When do I need to start preparing? The best pregnancy planning begins even before conception. Prenatal vitamins are generally advised for several months before attempting to conceive to ensure adequate levels of folic acid during the critical time to prevent neural tube defects (essentially spinal problems) in the developing embryo. As an added bonus, some studies suggest a decrease in the severity of morning sickness for those who have been taking prenatal vitamins for several months before conception. Win for baby and win for mommy!
More importantly, how soon can I see my baby? Unfortunately, despite our expectation of instant gratification, our technology hasn’t quite caught up to the demands of anxious mothers-to-be. While we may be able to see a gestational sac (the sac the baby grows in) as early as 5-6 weeks, we generally aren’t able to see the 3 parts of a successful pregnancy until around 7 weeks. We want to confirm: 1. Pregnancy inside the uterus, 2. The part that becomes the baby is present inside the sac, and 3. There is a heartbeat. While we occasionally see moms before 7 weeks, they may leave even more worried than when they came because we can’t always guarantee that the pregnancy appears healthy. Not to mention, who wants an extra vaginal ultrasound :( It takes until 7+ weeks for the baby to be even a centimeter long, and even though it’s the cutest 1cm you’ll ever see, we want to be able to reassure you that it’s also the healthiest! Besides, as a doctor, the last thing we want to cause is more stress to expectant mothers. That’s the baby’s job for after delivery -- “Liam, is that dirt-covered Hot Wheel really that tasty?" ;P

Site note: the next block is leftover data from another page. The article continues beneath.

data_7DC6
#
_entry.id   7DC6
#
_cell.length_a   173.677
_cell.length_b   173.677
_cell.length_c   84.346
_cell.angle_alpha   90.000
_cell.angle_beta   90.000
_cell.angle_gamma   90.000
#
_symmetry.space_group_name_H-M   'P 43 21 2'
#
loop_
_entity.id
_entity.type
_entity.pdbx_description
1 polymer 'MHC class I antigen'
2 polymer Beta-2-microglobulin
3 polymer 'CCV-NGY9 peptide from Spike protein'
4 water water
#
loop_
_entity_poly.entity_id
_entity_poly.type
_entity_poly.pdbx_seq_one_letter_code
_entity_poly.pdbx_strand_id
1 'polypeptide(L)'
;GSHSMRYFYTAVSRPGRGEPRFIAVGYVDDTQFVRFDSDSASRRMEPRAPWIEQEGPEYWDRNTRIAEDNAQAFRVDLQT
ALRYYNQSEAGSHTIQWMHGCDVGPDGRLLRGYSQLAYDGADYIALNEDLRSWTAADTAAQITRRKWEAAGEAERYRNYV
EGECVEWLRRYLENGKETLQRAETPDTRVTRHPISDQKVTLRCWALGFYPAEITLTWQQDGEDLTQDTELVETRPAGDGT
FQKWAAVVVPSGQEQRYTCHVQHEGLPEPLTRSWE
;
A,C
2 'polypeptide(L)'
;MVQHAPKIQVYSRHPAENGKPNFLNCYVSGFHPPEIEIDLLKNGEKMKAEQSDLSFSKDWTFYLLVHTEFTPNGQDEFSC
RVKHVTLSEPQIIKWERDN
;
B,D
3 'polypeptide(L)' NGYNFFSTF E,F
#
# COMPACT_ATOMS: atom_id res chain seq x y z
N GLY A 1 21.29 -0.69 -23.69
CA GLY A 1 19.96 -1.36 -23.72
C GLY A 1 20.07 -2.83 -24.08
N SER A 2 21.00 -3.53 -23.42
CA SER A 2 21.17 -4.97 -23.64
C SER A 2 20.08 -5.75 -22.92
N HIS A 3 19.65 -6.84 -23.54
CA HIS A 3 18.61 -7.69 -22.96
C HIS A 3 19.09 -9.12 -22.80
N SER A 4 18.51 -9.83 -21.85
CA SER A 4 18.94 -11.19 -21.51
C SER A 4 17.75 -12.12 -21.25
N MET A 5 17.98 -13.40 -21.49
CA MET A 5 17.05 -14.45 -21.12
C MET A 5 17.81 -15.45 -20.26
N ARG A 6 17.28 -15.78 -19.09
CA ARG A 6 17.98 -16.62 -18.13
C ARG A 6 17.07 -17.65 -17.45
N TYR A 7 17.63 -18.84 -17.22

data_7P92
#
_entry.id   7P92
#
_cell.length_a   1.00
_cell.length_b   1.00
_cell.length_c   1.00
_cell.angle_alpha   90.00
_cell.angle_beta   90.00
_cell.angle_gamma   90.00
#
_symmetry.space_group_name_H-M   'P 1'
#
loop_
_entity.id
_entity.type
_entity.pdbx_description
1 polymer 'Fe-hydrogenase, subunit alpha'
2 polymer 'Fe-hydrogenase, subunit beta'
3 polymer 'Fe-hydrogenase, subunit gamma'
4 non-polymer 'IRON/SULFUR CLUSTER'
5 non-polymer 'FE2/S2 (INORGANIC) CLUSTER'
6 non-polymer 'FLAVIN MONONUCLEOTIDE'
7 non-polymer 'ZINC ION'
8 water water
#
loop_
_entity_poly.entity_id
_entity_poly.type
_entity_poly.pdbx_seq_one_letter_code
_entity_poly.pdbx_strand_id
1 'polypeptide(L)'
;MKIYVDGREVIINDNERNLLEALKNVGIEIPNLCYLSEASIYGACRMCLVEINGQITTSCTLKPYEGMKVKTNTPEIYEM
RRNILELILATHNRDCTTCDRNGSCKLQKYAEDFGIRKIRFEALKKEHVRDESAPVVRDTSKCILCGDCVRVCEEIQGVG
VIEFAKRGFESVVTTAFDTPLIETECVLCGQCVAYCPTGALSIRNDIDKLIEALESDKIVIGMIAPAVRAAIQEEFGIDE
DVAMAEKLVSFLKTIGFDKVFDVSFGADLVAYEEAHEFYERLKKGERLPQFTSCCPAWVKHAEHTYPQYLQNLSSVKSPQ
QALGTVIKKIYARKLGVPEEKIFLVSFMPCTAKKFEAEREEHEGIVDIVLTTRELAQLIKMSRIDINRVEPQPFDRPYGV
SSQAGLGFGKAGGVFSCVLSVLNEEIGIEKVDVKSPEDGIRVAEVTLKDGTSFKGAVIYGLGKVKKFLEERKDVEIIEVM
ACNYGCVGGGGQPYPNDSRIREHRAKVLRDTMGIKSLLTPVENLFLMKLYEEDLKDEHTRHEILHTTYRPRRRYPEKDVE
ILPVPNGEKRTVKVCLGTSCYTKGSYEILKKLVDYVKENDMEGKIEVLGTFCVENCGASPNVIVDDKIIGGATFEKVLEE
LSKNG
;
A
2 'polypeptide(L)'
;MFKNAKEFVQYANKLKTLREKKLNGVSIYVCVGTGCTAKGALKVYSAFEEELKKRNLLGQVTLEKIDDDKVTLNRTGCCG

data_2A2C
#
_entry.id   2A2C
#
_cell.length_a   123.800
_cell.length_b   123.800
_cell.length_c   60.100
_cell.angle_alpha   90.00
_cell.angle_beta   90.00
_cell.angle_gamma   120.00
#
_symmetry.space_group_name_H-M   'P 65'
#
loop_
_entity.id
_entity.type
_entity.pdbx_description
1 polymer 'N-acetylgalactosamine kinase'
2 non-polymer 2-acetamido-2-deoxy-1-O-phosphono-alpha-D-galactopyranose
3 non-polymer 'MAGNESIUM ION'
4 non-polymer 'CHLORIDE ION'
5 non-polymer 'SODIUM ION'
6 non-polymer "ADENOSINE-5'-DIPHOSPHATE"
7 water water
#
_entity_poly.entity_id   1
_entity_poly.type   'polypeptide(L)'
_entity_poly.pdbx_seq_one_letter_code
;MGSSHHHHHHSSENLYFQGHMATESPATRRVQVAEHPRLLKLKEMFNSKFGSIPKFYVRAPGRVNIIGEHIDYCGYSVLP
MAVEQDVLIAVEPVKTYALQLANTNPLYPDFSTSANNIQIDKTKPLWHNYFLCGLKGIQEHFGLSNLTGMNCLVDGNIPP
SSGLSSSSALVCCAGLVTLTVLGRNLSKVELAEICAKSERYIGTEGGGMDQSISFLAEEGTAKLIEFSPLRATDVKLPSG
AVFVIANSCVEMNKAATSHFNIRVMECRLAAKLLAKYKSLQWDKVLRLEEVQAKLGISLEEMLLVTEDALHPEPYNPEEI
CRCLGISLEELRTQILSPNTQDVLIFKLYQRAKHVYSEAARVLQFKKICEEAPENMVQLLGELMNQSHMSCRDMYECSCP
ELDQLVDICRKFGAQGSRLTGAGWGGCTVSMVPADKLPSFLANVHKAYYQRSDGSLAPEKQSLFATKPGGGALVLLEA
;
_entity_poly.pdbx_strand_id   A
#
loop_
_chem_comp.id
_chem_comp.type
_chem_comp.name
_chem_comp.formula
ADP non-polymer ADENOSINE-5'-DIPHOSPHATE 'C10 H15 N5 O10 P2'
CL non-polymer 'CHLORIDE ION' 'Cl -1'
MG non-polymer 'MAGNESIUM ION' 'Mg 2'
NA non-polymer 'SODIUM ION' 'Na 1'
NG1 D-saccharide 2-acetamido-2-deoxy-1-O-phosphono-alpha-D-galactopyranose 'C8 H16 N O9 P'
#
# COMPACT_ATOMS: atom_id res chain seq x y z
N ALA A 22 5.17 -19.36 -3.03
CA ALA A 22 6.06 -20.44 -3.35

So, what else happens at that first visit? Your doctor will likely check labs, probably chat with you about pregnancy expectations, possibly discuss genetic testing and may do an exam. Your provider may also inquire about any medical conditions or previous surgeries that would affect your pregnancy. He/she will also answer any questions you may have and discuss any symptoms you may be having to determine if those issues are pregnancy-related or require further evaluation/treatment. Most importantly, it gives you the opportunity to meet the person who will be helping to bring your bundle of joy into the world!
Speaking of symptoms, which ones are common during pregnancy? The number one complaint in the first trimester is nausea. Generally, it’s worst during the second half of the first trimester and begins to subside as the HCG (pregnancy hormone) begins to go down towards the end of the first trimester. Since no one likes to spend all day hugging the toilet, we do encourage notifying your doctor if you aren’t able to keep any food down, even if it’s before 7 weeks. The one silver lining to all of that nausea is that women with hyperemesis gravidarum (not nearly as cool as the name sounds!) tend to have a slightly less chance of miscarriage. Other common symptoms include breast tenderness or enlargement, change in skin pigmentation, increased urination, food aversions and of course, missed menses. Light vaginal spotting or bleeding with pregnancy implantation can also be normal. That being said, be sure to notify your doctor for abdominal pain that doesn’t go away with Tylenol, heavy vaginal bleeding (more than a pad per hour) and passing large clots or tissue. These could be signs of either a failing pregnancy or even a pregnancy outside the uterus, which is potentially a life-threatening emergency.
There you have it! A quick look at the first trimester. We’ll hit the high notes for second and third trimester in future blogs! For all of those who are pregnant, congratulations, and for those seeking pregnancy, good luck! Please give us a call at 208-523-2060 if you’d like our help in achieving a healthy, happy pregnancy for you and your baby!